"The realm of stress management is mostly about techniques to help deal with challenges that are less than disastrous."  Some people CAN cope magnificently in the face of catastrophe, but that's an n=1 situation -- "that’s never grounds for turning to the person next to them in the same boat and offering that as a feel-good incentive just to get with the program. Bad science, bad clinical practice, and, ultimately, bad ethics."

"Social support," too, may be counterproductive, as when one's networks are not truly supportive.  I'm sure we've all gone to someone for comfort -- a pat on the back, an encouraging word, a shoulder to cry on -- and experienced the emotional equivalent of a bucket of icewater in the face.  Some poor devils really learn who their true friends are the hard way.  Religion and spirituality, though of use to some people is completely out of the question for others.  It can't even be studied properly -- any retrospective is questionable and far from objective.  Prospectively ... well, how do you assign your randomized groups and get them to believe in something on demand?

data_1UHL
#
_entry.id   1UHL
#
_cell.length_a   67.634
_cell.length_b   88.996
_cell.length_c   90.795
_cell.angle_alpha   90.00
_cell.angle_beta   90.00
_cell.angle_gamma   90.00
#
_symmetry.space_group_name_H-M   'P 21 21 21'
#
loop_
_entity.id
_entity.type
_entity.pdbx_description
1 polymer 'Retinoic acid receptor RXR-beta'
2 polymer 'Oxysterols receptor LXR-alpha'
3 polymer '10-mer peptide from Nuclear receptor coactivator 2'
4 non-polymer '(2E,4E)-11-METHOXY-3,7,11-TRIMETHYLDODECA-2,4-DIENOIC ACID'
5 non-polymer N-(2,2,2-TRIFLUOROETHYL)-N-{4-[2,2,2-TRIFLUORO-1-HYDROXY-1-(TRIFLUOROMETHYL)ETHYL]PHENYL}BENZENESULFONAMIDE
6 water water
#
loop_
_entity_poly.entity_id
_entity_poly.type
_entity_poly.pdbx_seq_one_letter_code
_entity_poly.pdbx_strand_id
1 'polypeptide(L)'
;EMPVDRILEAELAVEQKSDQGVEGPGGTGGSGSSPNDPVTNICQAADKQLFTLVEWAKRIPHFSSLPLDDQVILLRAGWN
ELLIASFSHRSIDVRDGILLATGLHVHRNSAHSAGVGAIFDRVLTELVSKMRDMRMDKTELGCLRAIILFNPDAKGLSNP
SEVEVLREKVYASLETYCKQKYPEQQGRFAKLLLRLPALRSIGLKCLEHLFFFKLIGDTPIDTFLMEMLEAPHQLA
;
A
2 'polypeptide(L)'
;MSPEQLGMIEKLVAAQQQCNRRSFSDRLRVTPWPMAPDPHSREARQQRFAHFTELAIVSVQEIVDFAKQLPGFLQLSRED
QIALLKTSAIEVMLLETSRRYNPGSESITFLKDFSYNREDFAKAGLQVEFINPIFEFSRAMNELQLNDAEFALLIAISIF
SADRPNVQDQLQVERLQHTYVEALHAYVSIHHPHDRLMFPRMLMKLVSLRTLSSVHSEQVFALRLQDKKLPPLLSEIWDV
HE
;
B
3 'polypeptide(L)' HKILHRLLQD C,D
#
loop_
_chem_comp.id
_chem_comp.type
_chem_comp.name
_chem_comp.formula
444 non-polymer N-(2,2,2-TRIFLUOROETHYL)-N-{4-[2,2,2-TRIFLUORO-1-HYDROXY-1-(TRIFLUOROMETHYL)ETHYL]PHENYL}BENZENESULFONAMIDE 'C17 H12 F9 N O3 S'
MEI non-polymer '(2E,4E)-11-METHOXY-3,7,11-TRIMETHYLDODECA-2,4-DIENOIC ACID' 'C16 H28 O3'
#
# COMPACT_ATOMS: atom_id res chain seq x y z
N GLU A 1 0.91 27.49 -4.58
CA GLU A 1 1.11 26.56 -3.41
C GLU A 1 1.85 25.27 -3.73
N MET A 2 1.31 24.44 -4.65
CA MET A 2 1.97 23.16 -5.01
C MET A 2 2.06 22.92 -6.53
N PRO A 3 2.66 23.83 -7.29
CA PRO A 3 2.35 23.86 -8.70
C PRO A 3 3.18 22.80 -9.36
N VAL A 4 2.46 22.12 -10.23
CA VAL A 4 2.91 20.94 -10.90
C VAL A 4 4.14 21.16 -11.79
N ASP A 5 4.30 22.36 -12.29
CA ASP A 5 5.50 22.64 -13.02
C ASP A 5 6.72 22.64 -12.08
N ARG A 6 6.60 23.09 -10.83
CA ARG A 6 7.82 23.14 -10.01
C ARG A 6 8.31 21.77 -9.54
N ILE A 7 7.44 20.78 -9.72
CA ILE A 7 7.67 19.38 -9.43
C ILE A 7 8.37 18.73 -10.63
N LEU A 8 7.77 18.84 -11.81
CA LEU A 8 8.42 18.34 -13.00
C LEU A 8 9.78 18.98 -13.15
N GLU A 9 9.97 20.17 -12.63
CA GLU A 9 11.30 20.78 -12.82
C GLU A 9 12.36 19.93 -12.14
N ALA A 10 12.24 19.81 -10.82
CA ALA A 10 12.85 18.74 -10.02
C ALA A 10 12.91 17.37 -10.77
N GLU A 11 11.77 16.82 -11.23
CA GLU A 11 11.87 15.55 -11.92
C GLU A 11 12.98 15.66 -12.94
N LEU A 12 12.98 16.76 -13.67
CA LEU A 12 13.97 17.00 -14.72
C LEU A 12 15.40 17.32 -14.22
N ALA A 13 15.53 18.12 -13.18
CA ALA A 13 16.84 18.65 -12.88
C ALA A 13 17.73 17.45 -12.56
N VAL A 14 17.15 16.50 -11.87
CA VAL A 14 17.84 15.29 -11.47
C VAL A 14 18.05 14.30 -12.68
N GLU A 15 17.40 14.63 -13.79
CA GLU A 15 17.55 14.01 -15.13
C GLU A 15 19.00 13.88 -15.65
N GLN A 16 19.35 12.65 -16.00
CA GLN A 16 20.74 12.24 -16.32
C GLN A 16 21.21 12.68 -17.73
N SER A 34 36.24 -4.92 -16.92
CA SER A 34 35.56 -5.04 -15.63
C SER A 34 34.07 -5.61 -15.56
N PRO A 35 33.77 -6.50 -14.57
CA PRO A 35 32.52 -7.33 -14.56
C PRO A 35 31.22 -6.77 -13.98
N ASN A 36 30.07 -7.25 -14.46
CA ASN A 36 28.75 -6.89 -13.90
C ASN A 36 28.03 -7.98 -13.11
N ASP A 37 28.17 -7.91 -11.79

According to the author, learning to respond flexibly seems to be the only solid foundation when it comes to coping:  if what you try first isn't doing it for you, doing the same thing MORE is unlikely to improve the situation;  the patient must shift gears and try something different if s/he wants different results.

"Physical stressor, you want to activate a stress-response; psychological stressor, you don’t."  It seems to me that glucocorticoids for physical stressors is kinda like an insulin-response -- you want a low baseline, and when the need arises you want ENOUGH but not too much, and you want a quick recovery.

He doesn't tell how to do that.